30 Years Ago, Faith No More Dealt Out the Masterful Angel Dust

Billy Gould: “I don't know if it's our greatest [album], but it might be our bravest."

Faith No More Angel Dust Anniversary
Faith No More in 1992 (photo by Ebet Roberts/Redferns)

    There was much at stake when it came to Faith No More’s fourth full-length album, 1992’s Angel Dust. The band — singer Mike Patton, guitarist Jim Martin, bassist Bill Gould, keyboardist Roddy Bottum, and drummer Mike Bordin — was coming off the biggest selling release of their career, the double platinum certified The Real Thing (which had spawned the rap-rock hit single, “Epic”), and had been embraced by MTV, radio, and the mainstream rock press. Hence, its follow-up was destined to catapult their career even higher. However, Faith No More quite admirably decided not to placate the masses.

    “We were in a new studio,” recalls Gould in a new conversation with Heavy Consequence. “We picked a place called Coast Recorders in San Francisco [with the producer of FNM’s previous albums, Matt Wallace, once again behind the board], which was an old school recording room that went back to the ’50s. In contrast to the large airy room where were recorded the previous two albums [Studio D in Sausalito], this room was tight and punchy. Our gear sounded and felt different in there. Also, as we were coming off the success of The Real Thing, our recording budget had increased substantially … so we had the luxury to book more time, and leave time for exploration and experimentation. Prior to that, we had always been mindful of being ‘on the clock’ and keeping our sessions as efficient as possible.”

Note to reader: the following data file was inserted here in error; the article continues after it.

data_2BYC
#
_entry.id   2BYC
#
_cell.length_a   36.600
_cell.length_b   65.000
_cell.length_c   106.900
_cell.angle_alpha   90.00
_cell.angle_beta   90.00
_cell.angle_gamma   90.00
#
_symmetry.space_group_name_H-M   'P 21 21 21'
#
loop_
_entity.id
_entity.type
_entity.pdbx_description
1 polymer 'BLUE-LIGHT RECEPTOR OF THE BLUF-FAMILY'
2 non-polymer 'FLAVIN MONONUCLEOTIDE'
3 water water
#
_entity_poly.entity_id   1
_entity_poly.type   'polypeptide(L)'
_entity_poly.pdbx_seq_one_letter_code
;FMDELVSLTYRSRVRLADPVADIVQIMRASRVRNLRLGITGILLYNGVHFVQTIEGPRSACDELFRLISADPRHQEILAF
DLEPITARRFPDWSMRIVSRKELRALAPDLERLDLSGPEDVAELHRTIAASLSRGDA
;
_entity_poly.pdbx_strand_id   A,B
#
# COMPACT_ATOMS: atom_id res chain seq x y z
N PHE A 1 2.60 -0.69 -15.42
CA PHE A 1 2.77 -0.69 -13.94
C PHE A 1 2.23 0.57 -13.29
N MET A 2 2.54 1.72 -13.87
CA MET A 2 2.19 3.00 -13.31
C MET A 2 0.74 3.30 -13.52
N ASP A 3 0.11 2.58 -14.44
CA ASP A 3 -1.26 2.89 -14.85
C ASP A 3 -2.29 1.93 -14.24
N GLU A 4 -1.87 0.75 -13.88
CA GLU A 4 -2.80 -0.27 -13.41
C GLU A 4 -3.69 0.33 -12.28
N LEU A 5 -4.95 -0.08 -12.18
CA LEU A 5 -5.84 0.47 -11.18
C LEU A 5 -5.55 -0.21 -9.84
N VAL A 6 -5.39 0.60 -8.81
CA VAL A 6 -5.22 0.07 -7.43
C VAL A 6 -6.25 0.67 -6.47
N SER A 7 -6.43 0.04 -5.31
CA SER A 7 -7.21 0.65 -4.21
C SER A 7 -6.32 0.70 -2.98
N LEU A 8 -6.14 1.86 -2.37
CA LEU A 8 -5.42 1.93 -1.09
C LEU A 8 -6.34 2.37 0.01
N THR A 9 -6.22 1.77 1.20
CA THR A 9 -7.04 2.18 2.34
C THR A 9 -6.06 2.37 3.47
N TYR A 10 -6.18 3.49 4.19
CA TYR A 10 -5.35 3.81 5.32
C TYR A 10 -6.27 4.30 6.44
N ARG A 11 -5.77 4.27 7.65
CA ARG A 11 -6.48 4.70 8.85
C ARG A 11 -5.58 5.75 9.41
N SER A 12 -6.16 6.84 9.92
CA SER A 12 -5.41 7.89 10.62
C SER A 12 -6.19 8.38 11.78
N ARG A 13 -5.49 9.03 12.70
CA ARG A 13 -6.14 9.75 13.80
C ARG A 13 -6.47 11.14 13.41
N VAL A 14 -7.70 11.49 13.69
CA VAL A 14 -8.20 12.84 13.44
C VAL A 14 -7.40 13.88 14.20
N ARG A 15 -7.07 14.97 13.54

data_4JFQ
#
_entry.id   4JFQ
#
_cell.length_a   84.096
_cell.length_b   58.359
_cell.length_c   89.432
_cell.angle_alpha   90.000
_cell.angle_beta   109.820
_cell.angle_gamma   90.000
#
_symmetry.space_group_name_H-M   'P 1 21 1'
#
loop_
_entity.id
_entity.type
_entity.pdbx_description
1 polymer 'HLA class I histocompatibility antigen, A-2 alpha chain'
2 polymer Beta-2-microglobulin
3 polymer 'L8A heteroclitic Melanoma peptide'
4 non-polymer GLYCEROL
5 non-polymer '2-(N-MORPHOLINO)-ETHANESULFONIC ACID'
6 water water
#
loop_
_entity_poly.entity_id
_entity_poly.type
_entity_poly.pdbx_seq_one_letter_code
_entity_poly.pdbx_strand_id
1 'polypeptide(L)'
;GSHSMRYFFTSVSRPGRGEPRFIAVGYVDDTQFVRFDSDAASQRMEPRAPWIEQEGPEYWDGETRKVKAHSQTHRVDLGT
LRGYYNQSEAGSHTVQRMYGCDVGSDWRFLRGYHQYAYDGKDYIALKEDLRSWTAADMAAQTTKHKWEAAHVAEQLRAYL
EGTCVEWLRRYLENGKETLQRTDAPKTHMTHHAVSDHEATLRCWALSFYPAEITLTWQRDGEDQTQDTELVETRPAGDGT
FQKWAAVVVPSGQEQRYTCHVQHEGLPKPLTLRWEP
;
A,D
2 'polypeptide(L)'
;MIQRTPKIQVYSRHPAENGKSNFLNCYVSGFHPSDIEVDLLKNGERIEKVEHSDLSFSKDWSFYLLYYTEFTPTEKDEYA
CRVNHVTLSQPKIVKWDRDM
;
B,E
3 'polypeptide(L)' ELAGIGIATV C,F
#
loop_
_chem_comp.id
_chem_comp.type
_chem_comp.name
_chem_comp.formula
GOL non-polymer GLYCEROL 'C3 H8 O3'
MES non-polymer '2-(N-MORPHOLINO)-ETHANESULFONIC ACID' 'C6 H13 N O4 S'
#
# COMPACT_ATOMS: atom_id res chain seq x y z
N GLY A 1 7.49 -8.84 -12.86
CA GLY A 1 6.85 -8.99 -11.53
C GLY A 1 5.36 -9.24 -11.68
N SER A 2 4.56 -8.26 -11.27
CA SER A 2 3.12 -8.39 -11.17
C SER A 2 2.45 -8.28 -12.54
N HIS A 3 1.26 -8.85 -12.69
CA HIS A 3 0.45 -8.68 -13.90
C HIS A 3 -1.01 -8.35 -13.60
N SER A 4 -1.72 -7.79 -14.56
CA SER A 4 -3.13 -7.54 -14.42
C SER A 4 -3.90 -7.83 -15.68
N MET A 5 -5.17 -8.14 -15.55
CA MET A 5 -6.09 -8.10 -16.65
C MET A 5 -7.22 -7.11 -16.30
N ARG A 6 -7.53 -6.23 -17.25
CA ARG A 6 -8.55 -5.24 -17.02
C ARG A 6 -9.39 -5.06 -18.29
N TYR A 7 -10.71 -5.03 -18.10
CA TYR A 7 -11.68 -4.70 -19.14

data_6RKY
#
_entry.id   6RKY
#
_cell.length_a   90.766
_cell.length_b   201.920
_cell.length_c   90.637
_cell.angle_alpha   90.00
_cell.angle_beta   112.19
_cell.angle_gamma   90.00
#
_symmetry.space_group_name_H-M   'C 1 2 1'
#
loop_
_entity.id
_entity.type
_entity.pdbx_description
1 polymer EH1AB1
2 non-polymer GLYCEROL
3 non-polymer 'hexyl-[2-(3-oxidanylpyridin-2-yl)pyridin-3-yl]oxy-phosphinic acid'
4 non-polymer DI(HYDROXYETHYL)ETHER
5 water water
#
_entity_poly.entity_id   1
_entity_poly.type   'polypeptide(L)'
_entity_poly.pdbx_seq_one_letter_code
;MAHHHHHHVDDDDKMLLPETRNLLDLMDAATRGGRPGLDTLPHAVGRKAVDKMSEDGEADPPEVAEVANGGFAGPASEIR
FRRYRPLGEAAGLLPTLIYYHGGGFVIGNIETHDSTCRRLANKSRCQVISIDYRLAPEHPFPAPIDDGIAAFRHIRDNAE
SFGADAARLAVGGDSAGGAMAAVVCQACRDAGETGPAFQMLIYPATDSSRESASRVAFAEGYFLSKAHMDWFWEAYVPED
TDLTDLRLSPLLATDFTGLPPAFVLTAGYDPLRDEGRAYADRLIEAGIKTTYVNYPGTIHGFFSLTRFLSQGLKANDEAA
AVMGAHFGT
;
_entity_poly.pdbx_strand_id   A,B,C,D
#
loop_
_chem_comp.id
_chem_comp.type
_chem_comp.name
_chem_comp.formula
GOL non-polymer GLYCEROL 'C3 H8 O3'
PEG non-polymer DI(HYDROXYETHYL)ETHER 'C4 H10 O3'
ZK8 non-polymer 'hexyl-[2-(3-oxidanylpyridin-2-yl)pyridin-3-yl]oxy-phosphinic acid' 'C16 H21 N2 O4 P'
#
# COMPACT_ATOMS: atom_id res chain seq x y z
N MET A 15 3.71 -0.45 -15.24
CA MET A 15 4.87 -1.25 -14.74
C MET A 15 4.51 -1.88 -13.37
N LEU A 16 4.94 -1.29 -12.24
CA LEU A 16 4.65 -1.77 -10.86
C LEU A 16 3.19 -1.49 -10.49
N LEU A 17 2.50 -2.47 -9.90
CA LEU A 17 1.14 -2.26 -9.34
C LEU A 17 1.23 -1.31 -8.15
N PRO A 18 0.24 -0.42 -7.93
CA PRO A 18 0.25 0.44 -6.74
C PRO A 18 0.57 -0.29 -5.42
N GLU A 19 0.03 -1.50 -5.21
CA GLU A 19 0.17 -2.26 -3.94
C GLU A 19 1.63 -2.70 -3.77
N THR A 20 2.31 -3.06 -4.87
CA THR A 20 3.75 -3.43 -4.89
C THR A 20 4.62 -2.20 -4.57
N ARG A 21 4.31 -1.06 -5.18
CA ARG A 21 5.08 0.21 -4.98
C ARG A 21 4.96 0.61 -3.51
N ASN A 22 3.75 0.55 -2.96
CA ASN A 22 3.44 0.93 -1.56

There is an age-old debate concerning “Does friction create great art?” And if you were to study interviews with the band around this era, it seemed as though Martin did not see eye-to-eye with his bandmates. And Gould was willing to confirm this observation. “Our writing, our interaction…it had always been a bit contentious before this album. Clearly we were different people, whose sense of aesthetic and purpose didn’t always match. But we had always managed to work it out in the end. On this album, we got through it. But Jim was not happy with the result, it was obvious and he was pretty honest about it. What made it different was that this time our issues didn’t resolve.”


    Because of this, there has been much speculation concerning if Martin supplied all the guitar lines on the album, or if Gould had to fill-in at certain points. Again, the bassist sets the record straight, once and for all. “I don’t believe I played any guitar that was recorded on that album, with the exception of the guitar line on ‘Midlife Crisis’.”